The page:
Date of Award
Doctor of Philosophy
School of Education
Curriculum and Instruction PhD
Paul S. Brantley
Shirley A. Freed
Gary G. Land
This study explored the similarities and differences of the health beliefs of Ellen G. White and Florence Nightingale and how these beliefs were incorporated into each of their respective schools of nursing, the Nightingale Training School for Nurses at St. Thomas' Hospital and the Medical Missionary Training School for Nurses at the Battle Creek Sanitarium in Battle Creek, Michigan. The research also examined the contextual factors that shaped each woman's philosophy and influenced the manner in which they carried out their work. Additionally, the research provides information about the historical context surrounding the beginnings of modern nursing, education, health, society, and religion in the nineteenth-century world of Florence Nightingale and Ellen G. White.
Predominately primary sources were utilized. The writings of Florence Nightingale were researched at the British Library, the Wellcome Institute, and the Greater London Record Office. The writings of Ellen G. White were found at the Ellen G. White Estate, Andrews University, Berrien Springs, Michigan.
This research revealed that the philosophical beliefs of each woman underpinned her health beliefs. Similarities in their health beliefs included concepts about cleanliness, water, nutrition, sunshine, ventilation, and rest. These concepts were common reform issues ofthat time. Their beliefs about disease, exercise, temperance, and trust in divine power differed. These differences were related to very tent philosophical paradigms and family backgrounds. Aspects of each woman's health beliefs were found in the curriculums of her respective school, although documentation for the spiritual dimension at the Battle Creek school was limited primarily to the informal curriculum.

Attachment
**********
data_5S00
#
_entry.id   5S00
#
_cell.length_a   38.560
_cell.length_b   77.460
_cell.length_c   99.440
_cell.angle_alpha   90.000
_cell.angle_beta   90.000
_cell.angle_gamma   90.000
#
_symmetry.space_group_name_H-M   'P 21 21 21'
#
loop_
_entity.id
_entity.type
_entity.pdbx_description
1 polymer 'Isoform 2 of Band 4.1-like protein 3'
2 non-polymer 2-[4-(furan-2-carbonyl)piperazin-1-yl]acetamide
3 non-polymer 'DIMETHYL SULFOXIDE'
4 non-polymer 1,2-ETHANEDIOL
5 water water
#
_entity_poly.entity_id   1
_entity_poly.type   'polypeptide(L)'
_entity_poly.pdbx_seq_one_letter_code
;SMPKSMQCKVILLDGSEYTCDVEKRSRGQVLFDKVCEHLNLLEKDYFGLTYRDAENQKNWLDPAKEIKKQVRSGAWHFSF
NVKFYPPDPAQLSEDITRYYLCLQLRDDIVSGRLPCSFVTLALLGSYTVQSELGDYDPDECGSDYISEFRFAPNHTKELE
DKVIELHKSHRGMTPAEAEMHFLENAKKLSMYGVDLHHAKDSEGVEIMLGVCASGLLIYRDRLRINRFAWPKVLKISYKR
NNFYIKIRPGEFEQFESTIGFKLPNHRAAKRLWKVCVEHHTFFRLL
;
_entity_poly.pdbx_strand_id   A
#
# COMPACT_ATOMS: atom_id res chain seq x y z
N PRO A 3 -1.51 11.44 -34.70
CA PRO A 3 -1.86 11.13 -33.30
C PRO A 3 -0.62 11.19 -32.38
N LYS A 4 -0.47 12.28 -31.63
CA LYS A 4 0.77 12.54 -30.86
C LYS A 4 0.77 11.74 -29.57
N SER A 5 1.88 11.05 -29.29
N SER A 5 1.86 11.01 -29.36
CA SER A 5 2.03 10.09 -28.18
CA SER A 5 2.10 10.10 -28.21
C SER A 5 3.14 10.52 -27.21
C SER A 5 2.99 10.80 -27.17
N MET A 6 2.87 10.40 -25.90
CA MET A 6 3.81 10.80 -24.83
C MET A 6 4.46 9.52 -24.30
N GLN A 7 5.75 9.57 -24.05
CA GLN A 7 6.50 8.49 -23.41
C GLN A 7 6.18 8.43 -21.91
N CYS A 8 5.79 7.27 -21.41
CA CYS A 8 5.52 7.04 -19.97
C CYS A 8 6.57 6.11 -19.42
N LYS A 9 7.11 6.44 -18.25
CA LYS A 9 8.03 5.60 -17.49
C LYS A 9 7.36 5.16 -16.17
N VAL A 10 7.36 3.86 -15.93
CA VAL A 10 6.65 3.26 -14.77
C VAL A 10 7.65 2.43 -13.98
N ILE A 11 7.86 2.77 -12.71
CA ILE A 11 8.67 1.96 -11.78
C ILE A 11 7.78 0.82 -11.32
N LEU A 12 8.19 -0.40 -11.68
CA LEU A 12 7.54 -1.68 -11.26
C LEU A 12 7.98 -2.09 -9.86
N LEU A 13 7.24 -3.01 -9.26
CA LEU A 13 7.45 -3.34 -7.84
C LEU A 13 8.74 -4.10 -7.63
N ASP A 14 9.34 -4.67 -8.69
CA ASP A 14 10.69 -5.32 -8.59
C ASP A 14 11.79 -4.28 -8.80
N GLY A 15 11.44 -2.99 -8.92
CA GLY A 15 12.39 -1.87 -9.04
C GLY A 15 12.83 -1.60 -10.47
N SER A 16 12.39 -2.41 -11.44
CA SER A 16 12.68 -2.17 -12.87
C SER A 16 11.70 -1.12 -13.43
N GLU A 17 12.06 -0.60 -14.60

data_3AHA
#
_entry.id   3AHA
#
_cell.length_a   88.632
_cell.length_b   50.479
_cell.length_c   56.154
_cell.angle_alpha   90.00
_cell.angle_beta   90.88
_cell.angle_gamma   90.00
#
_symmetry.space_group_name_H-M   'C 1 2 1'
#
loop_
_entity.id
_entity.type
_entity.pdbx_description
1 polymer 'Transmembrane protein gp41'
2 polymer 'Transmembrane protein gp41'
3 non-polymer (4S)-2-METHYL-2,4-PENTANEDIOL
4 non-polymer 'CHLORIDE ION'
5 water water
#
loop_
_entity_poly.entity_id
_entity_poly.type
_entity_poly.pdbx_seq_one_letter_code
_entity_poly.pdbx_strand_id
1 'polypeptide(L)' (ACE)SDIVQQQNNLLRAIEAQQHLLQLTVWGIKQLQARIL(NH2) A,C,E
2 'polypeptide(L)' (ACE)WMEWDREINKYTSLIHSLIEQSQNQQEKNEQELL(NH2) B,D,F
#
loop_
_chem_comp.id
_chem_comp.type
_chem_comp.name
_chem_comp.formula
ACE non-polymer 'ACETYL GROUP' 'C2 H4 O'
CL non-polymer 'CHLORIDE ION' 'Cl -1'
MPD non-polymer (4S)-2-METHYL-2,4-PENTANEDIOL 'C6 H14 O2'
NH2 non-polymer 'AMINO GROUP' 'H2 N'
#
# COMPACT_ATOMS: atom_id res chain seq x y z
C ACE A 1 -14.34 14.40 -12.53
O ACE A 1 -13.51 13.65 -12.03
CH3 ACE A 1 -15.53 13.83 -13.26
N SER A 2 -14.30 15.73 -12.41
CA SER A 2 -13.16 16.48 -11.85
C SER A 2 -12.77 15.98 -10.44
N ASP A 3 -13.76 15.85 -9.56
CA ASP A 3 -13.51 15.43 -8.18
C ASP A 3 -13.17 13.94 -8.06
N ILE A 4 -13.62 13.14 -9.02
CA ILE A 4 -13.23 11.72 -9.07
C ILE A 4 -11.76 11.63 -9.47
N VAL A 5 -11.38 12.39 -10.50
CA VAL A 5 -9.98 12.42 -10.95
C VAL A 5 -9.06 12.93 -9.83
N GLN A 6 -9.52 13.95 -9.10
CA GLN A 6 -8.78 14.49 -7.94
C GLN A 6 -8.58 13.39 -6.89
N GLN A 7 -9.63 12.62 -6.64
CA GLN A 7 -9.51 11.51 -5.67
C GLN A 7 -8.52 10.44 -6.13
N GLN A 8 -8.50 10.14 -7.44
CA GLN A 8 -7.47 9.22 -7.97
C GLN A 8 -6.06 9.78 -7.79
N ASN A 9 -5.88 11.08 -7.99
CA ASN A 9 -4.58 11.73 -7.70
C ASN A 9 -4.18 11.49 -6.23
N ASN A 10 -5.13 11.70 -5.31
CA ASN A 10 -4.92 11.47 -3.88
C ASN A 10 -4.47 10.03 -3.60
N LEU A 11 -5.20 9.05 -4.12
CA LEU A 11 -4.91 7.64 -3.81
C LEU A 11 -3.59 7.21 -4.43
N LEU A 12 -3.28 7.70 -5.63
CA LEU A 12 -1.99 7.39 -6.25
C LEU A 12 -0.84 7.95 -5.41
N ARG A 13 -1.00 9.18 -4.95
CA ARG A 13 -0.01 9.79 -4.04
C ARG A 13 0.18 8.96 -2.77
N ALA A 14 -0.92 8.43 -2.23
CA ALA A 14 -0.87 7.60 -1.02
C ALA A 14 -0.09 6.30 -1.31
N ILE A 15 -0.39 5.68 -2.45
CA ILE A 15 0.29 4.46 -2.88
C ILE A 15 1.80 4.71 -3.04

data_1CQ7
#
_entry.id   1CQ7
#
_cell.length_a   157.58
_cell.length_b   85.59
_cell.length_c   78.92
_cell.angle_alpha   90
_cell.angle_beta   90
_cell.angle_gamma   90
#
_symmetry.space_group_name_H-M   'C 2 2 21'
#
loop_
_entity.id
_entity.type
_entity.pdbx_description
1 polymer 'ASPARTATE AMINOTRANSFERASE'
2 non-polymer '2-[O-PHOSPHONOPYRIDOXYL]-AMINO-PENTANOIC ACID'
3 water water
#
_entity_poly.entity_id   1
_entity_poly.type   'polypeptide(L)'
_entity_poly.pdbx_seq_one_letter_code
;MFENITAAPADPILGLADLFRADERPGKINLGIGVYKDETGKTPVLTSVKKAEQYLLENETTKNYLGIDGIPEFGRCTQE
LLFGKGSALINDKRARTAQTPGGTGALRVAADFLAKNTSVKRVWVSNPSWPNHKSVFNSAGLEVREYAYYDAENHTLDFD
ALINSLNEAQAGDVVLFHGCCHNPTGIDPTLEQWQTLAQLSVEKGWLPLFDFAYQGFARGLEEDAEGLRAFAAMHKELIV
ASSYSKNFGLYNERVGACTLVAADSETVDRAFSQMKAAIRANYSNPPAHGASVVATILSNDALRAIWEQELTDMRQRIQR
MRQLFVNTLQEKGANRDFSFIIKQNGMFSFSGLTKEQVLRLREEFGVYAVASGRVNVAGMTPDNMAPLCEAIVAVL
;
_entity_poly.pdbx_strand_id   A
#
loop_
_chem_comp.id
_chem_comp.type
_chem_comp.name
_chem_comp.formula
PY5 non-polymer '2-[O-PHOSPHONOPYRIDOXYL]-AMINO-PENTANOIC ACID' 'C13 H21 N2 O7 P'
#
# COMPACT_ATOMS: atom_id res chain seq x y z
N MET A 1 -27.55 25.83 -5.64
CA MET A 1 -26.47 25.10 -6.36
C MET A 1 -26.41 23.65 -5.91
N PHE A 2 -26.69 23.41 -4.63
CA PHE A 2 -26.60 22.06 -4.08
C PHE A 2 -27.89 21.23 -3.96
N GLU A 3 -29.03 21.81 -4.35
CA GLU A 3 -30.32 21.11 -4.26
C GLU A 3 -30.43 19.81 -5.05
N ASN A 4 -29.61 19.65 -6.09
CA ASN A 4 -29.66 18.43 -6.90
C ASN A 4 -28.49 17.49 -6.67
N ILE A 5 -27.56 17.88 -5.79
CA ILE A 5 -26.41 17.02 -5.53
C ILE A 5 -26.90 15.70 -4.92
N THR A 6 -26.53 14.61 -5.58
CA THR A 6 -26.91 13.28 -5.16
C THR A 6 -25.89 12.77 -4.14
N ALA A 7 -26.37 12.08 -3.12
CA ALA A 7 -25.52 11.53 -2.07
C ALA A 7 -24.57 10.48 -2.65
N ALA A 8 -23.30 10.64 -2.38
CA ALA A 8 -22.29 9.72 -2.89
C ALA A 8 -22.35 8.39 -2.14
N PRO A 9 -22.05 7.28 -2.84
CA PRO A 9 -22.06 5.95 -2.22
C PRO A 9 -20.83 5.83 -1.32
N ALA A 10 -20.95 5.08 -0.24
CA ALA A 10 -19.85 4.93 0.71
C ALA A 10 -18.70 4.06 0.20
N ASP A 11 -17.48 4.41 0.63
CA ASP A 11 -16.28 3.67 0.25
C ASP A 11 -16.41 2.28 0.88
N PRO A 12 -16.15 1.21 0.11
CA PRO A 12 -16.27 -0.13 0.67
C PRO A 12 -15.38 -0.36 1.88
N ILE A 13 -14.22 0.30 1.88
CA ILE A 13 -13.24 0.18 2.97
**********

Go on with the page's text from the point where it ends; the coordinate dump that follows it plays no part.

Differences were also found in the way that each woman reformed nursing and in her source of reform. Florence Nightingale's source of reform was her passion, personal observation, and education. She reformed nursing by using her political influence and money. Ellen G. White's source of reform was her belief in messages from God. Her reform was built on utilizing these principles. The influence that both women played in the role of nursing and health care is still evident in today's schools of nursing.
Nursing--History, White, Ellen Gould Harmon, 1827-1915--Views on health, Nightingale, Florence, 1820-1910--Views on health
Abbott, Ruth Duncan, "A Comparison of the Health Beliefs of Florence Nightingale and Ellen G. White and the Incorporation of Them into Their Respective Schools of Nursing" (2001). Dissertations. 176.
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